Tibetan Buddhist prayer flags are traditionally used to encourage and share peace, wisdom, compassion, and strength. Tibetans believe the wind will blow the prayers and mantras upwards, spreading goodwill and compassion and bringing happiness and good health to all who hang them as well as their families, loved ones and neighbours.
10 flags 18cms x 14cms on a string (other sizes are also available)
The fluttering flags (Lungta) are actually colourful cotton cloth squares connected along their top edge to a long string. Lungta (lung = wind and ta = horse) – a mythical Tibetan creature from pre-Buddhist times that combined the speed of the wind and strength of the horse to carry prayers from earth to the heavens.
Tibetans used blue, white, red, green and yellow to honour the nature gods of Bon, their shamanistic religion. Each colour represents the five elements, in a particular order;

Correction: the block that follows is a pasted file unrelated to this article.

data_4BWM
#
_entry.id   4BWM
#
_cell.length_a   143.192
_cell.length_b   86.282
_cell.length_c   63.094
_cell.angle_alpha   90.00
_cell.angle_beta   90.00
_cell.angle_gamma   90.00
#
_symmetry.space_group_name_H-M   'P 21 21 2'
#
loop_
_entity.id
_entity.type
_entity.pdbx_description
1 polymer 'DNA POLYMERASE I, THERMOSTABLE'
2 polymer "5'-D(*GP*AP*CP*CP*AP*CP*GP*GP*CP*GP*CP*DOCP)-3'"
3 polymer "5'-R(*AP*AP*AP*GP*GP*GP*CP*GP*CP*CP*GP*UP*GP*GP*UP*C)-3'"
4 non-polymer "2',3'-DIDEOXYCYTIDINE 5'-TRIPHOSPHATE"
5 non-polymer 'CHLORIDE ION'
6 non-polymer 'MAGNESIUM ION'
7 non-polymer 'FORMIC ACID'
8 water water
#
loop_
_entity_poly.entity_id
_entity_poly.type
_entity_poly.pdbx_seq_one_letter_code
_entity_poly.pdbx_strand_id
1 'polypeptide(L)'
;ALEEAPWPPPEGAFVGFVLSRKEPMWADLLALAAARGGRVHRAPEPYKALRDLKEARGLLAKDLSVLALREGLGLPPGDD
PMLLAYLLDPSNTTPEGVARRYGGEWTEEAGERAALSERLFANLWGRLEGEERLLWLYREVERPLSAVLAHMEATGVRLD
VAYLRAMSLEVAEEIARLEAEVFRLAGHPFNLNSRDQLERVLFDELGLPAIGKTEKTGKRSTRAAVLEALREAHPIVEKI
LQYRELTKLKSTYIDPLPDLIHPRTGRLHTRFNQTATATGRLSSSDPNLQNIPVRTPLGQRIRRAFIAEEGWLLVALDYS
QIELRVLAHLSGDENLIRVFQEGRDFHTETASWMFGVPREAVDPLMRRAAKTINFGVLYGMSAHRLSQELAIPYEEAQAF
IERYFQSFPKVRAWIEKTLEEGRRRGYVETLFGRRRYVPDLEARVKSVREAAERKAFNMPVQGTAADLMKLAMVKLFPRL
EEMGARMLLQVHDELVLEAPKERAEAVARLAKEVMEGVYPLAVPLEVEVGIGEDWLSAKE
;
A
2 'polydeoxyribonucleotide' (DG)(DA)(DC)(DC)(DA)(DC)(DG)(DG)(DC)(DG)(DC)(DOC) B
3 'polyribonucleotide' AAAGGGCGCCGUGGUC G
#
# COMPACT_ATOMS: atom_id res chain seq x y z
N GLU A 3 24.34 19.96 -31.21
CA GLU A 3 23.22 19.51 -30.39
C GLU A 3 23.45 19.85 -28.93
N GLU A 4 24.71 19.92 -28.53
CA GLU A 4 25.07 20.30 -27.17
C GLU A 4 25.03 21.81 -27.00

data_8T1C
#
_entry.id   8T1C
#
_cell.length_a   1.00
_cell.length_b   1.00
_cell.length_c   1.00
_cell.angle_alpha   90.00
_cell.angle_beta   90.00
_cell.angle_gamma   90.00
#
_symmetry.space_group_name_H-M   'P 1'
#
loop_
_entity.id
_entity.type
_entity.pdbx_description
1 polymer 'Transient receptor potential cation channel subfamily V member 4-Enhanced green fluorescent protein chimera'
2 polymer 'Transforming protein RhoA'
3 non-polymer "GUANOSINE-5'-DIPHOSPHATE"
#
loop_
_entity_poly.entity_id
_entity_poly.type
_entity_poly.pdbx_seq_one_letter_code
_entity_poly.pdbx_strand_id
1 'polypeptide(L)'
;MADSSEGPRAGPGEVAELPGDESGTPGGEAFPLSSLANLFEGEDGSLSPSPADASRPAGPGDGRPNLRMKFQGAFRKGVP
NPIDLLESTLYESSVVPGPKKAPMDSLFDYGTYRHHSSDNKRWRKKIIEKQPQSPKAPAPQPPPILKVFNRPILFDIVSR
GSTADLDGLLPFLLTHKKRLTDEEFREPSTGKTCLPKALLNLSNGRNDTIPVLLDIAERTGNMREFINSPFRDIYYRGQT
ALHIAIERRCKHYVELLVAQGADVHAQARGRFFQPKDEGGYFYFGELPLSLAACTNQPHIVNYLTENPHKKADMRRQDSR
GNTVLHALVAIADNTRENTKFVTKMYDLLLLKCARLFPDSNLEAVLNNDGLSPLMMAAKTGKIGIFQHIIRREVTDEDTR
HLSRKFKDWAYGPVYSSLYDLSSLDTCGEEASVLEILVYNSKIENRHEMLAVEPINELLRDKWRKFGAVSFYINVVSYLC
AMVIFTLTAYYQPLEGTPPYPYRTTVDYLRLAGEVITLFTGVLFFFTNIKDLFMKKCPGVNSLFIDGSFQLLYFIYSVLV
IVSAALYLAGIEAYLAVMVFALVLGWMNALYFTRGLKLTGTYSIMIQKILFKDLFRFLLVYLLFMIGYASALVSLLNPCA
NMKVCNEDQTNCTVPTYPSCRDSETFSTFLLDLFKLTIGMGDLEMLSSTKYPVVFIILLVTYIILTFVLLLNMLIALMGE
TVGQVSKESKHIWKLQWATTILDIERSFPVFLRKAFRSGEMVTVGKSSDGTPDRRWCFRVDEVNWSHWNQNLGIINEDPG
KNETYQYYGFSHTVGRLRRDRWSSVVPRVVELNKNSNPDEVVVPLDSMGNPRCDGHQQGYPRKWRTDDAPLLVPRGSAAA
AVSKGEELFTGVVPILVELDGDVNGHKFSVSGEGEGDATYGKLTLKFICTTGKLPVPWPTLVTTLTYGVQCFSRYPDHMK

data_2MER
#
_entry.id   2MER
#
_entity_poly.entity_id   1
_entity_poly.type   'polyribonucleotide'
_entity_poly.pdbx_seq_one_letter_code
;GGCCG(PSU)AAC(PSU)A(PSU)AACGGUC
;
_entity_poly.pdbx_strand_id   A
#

- blue for sky or space
- white for air or clouds
- red for fire
- green for water
- yellow for earth
As Buddhism grew the flags were adapted to contain Buddhist symbols and mantras, and became known as prayer flags.
It is natural for Tibetan Buddhist prayer flags to fade and fray. The flags are intentionally left unhemmed for this to happen. This is symbolic of the inevitable passing of all things. New prayer flags can be hung over the old ones. Or take the old ones down and burn them to release the last of the blessings.
Basundhara Ghimire has a small stall on the side of a street in Thamel selling jewellery, pencil cases and purses. Buying our flags and other products direct from Basundhara helps her to support her young daughter Rubi to stay in school.
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